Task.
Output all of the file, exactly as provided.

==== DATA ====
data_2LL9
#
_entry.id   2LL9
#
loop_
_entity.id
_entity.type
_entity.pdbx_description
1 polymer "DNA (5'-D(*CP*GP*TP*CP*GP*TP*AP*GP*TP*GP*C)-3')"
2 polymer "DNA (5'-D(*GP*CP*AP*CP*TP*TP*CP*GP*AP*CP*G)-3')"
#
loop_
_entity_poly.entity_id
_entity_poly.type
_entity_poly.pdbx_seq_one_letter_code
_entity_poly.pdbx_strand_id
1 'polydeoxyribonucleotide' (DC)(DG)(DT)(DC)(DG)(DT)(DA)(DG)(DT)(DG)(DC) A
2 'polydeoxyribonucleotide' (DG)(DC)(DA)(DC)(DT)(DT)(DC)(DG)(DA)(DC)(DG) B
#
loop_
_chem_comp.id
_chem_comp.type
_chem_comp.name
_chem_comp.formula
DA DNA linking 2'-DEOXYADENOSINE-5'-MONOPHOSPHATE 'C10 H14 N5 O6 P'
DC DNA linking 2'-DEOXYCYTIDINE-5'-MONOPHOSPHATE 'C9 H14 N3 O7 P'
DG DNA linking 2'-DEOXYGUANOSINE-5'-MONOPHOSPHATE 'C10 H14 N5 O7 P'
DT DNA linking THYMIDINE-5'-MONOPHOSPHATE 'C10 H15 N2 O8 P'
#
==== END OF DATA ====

data_2LL9
#
_entry.id   2LL9
#
loop_
_entity.id
_entity.type
_entity.pdbx_description
1 polymer "DNA (5'-D(*CP*GP*TP*CP*GP*TP*AP*GP*TP*GP*C)-3')"
2 polymer "DNA (5'-D(*GP*CP*AP*CP*TP*TP*CP*GP*AP*CP*G)-3')"
#
loop_
_entity_poly.entity_id
_entity_poly.type
_entity_poly.pdbx_seq_one_letter_code
_entity_poly.pdbx_strand_id
1 'polydeoxyribonucleotide' (DC)(DG)(DT)(DC)(DG)(DT)(DA)(DG)(DT)(DG)(DC) A
2 'polydeoxyribonucleotide' (DG)(DC)(DA)(DC)(DT)(DT)(DC)(DG)(DA)(DC)(DG) B
#
loop_
_chem_comp.id
_chem_comp.type
_chem_comp.name
_chem_comp.formula
DA DNA linking 2'-DEOXYADENOSINE-5'-MONOPHOSPHATE 'C10 H14 N5 O6 P'
DC DNA linking 2'-DEOXYCYTIDINE-5'-MONOPHOSPHATE 'C9 H14 N3 O7 P'
DG DNA linking 2'-DEOXYGUANOSINE-5'-MONOPHOSPHATE 'C10 H14 N5 O7 P'
DT DNA linking THYMIDINE-5'-MONOPHOSPHATE 'C10 H15 N2 O8 P'
#